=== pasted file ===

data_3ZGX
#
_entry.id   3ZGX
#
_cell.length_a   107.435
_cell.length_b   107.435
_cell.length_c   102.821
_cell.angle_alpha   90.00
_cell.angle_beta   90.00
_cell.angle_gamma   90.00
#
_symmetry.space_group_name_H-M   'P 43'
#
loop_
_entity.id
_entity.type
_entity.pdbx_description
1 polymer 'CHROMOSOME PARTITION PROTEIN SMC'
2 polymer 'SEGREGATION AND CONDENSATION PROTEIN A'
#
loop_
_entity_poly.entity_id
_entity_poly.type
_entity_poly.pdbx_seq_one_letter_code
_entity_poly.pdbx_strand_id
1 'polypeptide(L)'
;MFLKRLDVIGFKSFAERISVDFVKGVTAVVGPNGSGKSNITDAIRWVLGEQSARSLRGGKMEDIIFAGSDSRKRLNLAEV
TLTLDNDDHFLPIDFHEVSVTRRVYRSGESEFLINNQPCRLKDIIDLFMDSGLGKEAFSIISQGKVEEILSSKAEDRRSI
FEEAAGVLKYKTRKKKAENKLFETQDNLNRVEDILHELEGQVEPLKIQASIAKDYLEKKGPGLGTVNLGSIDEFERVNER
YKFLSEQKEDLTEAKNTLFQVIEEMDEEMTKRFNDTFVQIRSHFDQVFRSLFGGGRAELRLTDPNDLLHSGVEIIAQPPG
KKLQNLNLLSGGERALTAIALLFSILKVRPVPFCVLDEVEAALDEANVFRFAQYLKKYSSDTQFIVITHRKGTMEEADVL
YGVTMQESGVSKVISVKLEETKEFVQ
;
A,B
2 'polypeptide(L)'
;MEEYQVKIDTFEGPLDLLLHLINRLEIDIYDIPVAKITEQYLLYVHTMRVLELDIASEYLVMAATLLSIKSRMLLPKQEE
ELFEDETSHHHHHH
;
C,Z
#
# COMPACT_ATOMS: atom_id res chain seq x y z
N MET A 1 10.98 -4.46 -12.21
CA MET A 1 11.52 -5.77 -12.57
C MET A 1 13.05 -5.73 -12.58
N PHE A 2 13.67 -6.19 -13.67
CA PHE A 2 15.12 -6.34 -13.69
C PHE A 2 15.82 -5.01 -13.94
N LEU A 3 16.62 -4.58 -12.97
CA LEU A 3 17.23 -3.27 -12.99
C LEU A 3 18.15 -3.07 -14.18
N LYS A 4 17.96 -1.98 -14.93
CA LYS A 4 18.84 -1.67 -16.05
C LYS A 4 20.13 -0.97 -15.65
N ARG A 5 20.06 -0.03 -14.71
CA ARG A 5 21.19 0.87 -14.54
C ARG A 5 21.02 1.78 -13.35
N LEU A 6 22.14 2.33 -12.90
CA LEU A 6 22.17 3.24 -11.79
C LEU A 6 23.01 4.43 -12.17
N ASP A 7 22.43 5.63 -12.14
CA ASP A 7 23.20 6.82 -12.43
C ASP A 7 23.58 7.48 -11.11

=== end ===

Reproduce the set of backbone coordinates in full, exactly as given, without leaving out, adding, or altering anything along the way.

data_3ZGX
#
_entry.id   3ZGX
#
_cell.length_a   107.435
_cell.length_b   107.435
_cell.length_c   102.821
_cell.angle_alpha   90.00
_cell.angle_beta   90.00
_cell.angle_gamma   90.00
#
_symmetry.space_group_name_H-M   'P 43'
#
loop_
_entity.id
_entity.type
_entity.pdbx_description
1 polymer 'CHROMOSOME PARTITION PROTEIN SMC'
2 polymer 'SEGREGATION AND CONDENSATION PROTEIN A'
#
loop_
_entity_poly.entity_id
_entity_poly.type
_entity_poly.pdbx_seq_one_letter_code
_entity_poly.pdbx_strand_id
1 'polypeptide(L)'
;MFLKRLDVIGFKSFAERISVDFVKGVTAVVGPNGSGKSNITDAIRWVLGEQSARSLRGGKMEDIIFAGSDSRKRLNLAEV
TLTLDNDDHFLPIDFHEVSVTRRVYRSGESEFLINNQPCRLKDIIDLFMDSGLGKEAFSIISQGKVEEILSSKAEDRRSI
FEEAAGVLKYKTRKKKAENKLFETQDNLNRVEDILHELEGQVEPLKIQASIAKDYLEKKGPGLGTVNLGSIDEFERVNER
YKFLSEQKEDLTEAKNTLFQVIEEMDEEMTKRFNDTFVQIRSHFDQVFRSLFGGGRAELRLTDPNDLLHSGVEIIAQPPG
KKLQNLNLLSGGERALTAIALLFSILKVRPVPFCVLDEVEAALDEANVFRFAQYLKKYSSDTQFIVITHRKGTMEEADVL
YGVTMQESGVSKVISVKLEETKEFVQ
;
A,B
2 'polypeptide(L)'
;MEEYQVKIDTFEGPLDLLLHLINRLEIDIYDIPVAKITEQYLLYVHTMRVLELDIASEYLVMAATLLSIKSRMLLPKQEE
ELFEDETSHHHHHH
;
C,Z
#
# COMPACT_ATOMS: atom_id res chain seq x y z
N MET A 1 10.98 -4.46 -12.21
CA MET A 1 11.52 -5.77 -12.57
C MET A 1 13.05 -5.73 -12.58
N PHE A 2 13.67 -6.19 -13.67
CA PHE A 2 15.12 -6.34 -13.69
C PHE A 2 15.82 -5.01 -13.94
N LEU A 3 16.62 -4.58 -12.97
CA LEU A 3 17.23 -3.27 -12.99
C LEU A 3 18.15 -3.07 -14.18
N LYS A 4 17.96 -1.98 -14.93
CA LYS A 4 18.84 -1.67 -16.05
C LYS A 4 20.13 -0.97 -15.65
N ARG A 5 20.06 -0.03 -14.71
CA ARG A 5 21.19 0.87 -14.54
C ARG A 5 21.02 1.78 -13.35
N LEU A 6 22.14 2.33 -12.90
CA LEU A 6 22.17 3.24 -11.79
C LEU A 6 23.01 4.43 -12.17
N ASP A 7 22.43 5.63 -12.14
CA ASP A 7 23.20 6.82 -12.43
C ASP A 7 23.58 7.48 -11.11